It’s still so hard to believe. Heather Boyum has passed from our lives. Her children (ages 4 and 7), her husband, her family, her students, those of us who ran, biked, and swam with her – it seems impossible that she won’t be that smiling, encouraging bit of light that she exuded wherever she went.
You can read about what happened here.
For any event, a tragic death as well as a crowning achievement, the effect of it ripples across society like waves on a lake. At the center of this tragedy are Heather’s family. The pain and sadness circles out to her co-workers and friends and students whose lives she has affected. Then the effect reaches out to the greater community, touching so many far and wide.
I spent yesterday with my MIM sisters. We talked, we remembered, we prayed, we held hands. We placed pink flowers at the accident site. We ate and we talked about running and we wondered what to do next. We talked about children, Heather’s children, our own children. Many of the MIMs children, those in that next wave of the ripple, asked their mothers not to bike any more.
I understand the fear of children, that their own mother may be lost in such a tragic way. And I understand our own inclination to lay our children’s fears to rest. And our own fears too.
But I don’t think not riding is the take-away lesson from this.
Heather was doing nothing wrong when she was riding. She was a good cyclist, safe, strong. She was riding during a light traffic time on a road with a clean 6-foot shoulder. She was visible and riding safely. She did not cause what happened to her.
Two drunk drivers, playing dangerous flirty high-speed games in a car and a motorcycle, killed her.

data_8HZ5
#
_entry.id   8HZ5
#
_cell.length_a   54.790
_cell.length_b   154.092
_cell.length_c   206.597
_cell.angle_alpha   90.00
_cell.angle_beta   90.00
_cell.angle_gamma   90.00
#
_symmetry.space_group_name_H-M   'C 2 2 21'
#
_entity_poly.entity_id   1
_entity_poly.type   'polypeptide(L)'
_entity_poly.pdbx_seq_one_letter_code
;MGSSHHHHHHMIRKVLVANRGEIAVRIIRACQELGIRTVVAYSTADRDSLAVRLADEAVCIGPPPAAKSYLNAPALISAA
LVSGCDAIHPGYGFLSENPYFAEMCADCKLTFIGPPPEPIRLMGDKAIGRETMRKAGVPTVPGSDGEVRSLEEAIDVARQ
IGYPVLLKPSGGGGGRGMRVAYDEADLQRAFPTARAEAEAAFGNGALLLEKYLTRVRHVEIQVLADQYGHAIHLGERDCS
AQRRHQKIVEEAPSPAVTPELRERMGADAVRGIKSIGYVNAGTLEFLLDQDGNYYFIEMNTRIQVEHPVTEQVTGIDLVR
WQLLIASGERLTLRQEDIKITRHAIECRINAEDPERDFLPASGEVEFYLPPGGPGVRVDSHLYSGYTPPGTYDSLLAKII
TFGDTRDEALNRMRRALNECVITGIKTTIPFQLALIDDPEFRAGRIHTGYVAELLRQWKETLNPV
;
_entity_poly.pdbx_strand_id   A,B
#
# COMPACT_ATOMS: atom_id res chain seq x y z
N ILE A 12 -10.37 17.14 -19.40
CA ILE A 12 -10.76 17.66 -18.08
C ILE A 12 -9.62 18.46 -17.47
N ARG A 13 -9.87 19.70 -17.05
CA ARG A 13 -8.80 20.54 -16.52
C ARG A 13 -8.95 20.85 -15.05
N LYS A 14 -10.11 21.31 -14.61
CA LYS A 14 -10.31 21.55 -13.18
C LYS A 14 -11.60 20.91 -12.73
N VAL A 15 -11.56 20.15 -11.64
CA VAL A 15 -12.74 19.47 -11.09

The take-away message should not be don’t ride.
The take-away message should be to don’t be an asshole who drinks and drives.
This case so clearly shows that the actions of the victim has nothing to do with the despicable actions of the perpetrators. The solution is not for those who are doing good things to stop doing those things. The solution is for those committing crimes to stop making victims.
When a tragedy happens we want to change our actions in the hope that this will not happen again. Shall we make the promise to no longer go to the movies because a gunman shot up a movie theatre in Aurora? Shall children no longer go to school because bullies are there? Shall we no longer build towers because planes destroy those who work there?
Our lives are diminished not just by the loss of loved ones but by making promises to stop doing those things that define us, that brings us pleasure, or health or knowledge, just because there are assholes in the world.
The take-away message is don’t be an asshole.
Heather said, “I’m amazed how fast time flies . . . it reminds me that every minute of life is a treasure.”
Heather loved to ride, and she was out there on the road on Sunday morning on her beloved new tri-bike with a dear friend showing us what the true take-away message is.
Live every minute.
Treasure the hell out of every minute despite the assholes.
It will be hard for any of us to get on the bike again. And some of us may never ride again, I don’t know. I do know that I will ride again. I will be scared and my family may be scared but if I can make any take-away in this tragedy, it is this: I reject being an asshole and I choose being a treasure-hunter of life.